Arbella Early Edition

First impressions of Joe Milton's ‘cannon' arm at Patriots minicamp

"It is indescribably strong."

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Joe Milton faces an uphill battle to see the field in New England with veteran Jacoby Brissett and No. 3 overall pick Drake Maye ahead of him on the Patriots' quarterback depth chart.

But Milton does have one thing going for him: He can sling it.

The 6-foot-5, 235-pound Tennessee product boasted the strongest arm in a 2024 NFL Draft class full of strong arms, and Patriots Insider Tom E. Curran his first in-person look at Milton's throwing abilities over the weekend at New England's rookie minicamp.

Let's just say Curran wasn't disappointed.

"He's got an absolute frigging cannon. It is indescribably strong," Curran said of Milton's arm Tuesday on Arbella Early Edition, as seen in the video above. "The arc of the ball -- there is none. It just comes out so hot."

Curran has seen plenty of big-armed QBs come through the Patriots' organization, but Milton, Curran says, is on a different level -- even when compared to Maye, who might have the second-strongest arm in the class behind his fellow Patriots draft pick.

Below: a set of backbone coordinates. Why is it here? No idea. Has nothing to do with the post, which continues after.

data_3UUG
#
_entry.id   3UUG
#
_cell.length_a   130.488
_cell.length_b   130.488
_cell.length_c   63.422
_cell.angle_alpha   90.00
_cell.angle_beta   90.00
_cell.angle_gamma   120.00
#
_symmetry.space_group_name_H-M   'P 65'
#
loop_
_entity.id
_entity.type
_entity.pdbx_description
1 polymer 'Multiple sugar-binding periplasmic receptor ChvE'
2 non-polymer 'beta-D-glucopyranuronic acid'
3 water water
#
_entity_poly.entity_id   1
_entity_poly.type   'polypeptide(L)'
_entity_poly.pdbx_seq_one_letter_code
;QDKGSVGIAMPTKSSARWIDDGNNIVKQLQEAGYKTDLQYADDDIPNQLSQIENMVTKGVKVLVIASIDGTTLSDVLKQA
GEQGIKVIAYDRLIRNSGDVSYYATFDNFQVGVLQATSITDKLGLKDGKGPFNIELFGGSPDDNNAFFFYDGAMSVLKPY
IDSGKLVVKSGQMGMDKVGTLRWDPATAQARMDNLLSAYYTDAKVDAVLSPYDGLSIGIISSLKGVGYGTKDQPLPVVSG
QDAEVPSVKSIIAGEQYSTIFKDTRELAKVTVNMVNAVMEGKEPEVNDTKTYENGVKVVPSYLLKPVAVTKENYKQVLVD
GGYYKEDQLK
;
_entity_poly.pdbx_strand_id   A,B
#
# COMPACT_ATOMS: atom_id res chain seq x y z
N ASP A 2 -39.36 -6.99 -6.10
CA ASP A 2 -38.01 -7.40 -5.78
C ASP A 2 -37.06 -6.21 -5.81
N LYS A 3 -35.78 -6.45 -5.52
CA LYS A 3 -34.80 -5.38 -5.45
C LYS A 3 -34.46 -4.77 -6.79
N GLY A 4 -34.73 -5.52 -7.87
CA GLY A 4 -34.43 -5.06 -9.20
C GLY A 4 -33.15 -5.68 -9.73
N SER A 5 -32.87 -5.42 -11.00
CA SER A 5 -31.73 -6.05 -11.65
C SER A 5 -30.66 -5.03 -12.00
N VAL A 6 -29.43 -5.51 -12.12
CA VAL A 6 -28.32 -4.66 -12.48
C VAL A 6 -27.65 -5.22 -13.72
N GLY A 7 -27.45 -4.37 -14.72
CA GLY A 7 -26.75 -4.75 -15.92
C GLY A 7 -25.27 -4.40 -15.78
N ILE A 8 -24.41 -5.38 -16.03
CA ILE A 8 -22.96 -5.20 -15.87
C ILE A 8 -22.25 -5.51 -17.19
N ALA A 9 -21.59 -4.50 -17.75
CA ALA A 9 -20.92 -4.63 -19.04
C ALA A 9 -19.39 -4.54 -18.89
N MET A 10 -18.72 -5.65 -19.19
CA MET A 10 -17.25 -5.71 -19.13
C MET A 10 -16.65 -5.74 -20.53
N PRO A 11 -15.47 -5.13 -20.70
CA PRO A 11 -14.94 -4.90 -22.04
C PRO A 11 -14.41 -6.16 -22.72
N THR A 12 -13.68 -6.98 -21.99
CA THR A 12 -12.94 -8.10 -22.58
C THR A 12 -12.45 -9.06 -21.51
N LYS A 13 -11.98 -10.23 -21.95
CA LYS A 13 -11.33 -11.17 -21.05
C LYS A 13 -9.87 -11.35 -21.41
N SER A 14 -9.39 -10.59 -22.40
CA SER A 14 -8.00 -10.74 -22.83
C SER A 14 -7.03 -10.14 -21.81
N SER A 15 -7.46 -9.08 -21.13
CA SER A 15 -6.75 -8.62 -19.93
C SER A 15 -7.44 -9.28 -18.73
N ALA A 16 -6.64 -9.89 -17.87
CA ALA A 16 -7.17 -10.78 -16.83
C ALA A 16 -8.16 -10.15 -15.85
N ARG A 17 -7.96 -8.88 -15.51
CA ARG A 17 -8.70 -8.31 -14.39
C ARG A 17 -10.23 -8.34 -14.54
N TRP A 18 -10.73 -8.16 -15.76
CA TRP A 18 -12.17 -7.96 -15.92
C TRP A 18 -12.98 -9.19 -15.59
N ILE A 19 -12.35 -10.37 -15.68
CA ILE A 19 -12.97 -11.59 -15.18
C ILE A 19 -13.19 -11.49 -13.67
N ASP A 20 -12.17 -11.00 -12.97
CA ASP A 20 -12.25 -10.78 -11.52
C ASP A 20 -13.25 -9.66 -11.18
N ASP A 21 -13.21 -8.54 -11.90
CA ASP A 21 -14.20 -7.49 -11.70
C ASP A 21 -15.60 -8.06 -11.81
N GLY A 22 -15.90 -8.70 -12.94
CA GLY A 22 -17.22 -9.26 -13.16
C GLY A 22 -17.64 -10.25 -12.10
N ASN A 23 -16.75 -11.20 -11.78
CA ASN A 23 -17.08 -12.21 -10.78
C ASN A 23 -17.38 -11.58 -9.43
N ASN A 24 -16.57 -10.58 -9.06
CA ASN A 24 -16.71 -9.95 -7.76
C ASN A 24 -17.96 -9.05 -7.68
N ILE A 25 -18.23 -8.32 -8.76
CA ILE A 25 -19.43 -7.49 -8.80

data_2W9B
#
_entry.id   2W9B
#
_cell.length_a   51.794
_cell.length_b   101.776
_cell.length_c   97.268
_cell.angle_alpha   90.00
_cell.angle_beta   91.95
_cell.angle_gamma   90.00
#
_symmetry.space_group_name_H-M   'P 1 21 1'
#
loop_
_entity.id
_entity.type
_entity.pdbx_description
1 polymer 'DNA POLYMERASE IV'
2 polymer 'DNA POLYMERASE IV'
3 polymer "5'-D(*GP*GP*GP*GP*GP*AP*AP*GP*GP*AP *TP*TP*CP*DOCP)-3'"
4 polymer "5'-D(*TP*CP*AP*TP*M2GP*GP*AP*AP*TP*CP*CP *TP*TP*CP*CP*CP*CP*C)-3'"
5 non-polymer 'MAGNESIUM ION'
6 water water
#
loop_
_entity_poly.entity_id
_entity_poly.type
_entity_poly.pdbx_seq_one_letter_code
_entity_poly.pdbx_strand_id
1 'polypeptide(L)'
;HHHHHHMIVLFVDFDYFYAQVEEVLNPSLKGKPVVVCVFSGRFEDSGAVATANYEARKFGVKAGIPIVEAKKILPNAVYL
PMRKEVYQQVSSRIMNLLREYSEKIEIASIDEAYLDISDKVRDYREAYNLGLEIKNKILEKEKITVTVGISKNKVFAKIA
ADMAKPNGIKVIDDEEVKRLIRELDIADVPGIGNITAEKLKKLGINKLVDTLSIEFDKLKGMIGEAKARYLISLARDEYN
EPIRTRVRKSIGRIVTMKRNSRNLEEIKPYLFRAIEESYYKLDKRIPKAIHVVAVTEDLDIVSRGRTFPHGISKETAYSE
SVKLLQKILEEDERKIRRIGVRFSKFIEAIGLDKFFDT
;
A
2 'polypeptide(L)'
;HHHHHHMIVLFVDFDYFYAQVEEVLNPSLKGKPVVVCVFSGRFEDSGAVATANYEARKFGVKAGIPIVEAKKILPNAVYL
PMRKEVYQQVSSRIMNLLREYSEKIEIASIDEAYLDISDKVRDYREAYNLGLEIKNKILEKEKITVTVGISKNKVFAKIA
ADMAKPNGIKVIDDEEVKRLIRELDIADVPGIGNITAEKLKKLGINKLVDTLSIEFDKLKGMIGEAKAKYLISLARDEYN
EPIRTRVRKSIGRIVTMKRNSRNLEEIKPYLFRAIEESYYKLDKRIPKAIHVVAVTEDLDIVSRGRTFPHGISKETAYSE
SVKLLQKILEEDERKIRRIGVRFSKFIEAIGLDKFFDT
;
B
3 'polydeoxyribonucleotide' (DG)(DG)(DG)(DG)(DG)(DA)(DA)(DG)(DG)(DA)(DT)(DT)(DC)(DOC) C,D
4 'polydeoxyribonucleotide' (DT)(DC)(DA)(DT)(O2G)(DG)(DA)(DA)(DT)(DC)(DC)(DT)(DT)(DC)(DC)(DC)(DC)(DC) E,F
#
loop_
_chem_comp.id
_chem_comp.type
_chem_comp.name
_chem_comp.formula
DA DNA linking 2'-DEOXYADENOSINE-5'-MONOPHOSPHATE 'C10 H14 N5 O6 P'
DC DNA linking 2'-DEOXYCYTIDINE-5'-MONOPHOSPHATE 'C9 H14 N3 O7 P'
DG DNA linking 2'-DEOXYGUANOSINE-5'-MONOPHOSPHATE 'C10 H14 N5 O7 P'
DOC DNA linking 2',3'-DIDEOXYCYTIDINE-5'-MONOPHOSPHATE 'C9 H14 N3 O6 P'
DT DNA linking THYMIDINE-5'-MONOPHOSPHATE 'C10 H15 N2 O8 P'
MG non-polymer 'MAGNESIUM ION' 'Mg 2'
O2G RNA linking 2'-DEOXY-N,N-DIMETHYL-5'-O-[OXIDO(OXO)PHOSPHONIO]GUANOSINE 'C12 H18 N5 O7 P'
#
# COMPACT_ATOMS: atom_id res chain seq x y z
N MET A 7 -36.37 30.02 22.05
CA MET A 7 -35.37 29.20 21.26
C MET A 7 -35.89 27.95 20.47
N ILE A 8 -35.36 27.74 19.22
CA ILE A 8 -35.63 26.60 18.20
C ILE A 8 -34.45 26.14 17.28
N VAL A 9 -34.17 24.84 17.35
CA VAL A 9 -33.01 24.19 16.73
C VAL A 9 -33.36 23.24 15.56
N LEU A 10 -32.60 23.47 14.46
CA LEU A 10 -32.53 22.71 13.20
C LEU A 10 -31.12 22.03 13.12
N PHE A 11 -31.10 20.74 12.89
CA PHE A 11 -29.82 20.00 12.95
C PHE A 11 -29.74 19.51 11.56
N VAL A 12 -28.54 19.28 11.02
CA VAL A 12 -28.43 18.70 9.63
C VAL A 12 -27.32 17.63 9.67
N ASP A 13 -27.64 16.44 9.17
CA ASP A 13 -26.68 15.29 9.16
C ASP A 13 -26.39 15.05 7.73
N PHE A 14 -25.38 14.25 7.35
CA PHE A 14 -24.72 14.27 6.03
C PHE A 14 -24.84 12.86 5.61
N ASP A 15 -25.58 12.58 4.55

"Ryan Mallett had a weapon, but this is a different plane," Curran said. "And Drake Maye has a very good arm. He has a plus arm. He probably has one of the best arms in the draft -- and you can just see it coming off of Milton's hand in a different way.

"Like, something as stupid as this: I would bet that the RPMs on his throw are off the frigging chart. It's fun to watch."

Mike Giardi of the Boston Sports Journal was in Foxboro over the weekend as well and singled out one Milton throw in particular.

"There was a play in practice where he rolled to his left," Giardi recalled, "and he flipped his hips and he (threw) 40 yards like it was just a little flick -- and it was on a line."

Of course, there's a reason why Milton fell to the sixth round. The 24-year-old often struggles with accuracy --'s scouting report of Milton notes his "disturbing lack of placement and timing" on deep balls -- and appears to lack touch, as well.

"That's part of Joe's problem," Giardi added. "When people look at him, (they) say, 'Everything is one speed, and he doesn't layer throws.' So there are parts of his game where he's gonna have to learn, 'No, this needs a little more arc; that needs a little less juice on it.' But it's worth taking a shot."

Even if Milton is a work in progress, the Patriots clearly felt he had enough arm talent to justify a late-round flier. And considering they've made a complete reset at the game's most important position, why not take a chance on Maye and see if he can develop under new offensive coordinator Alex Van Pelt and quarterbacks coach T.C. McCartney?

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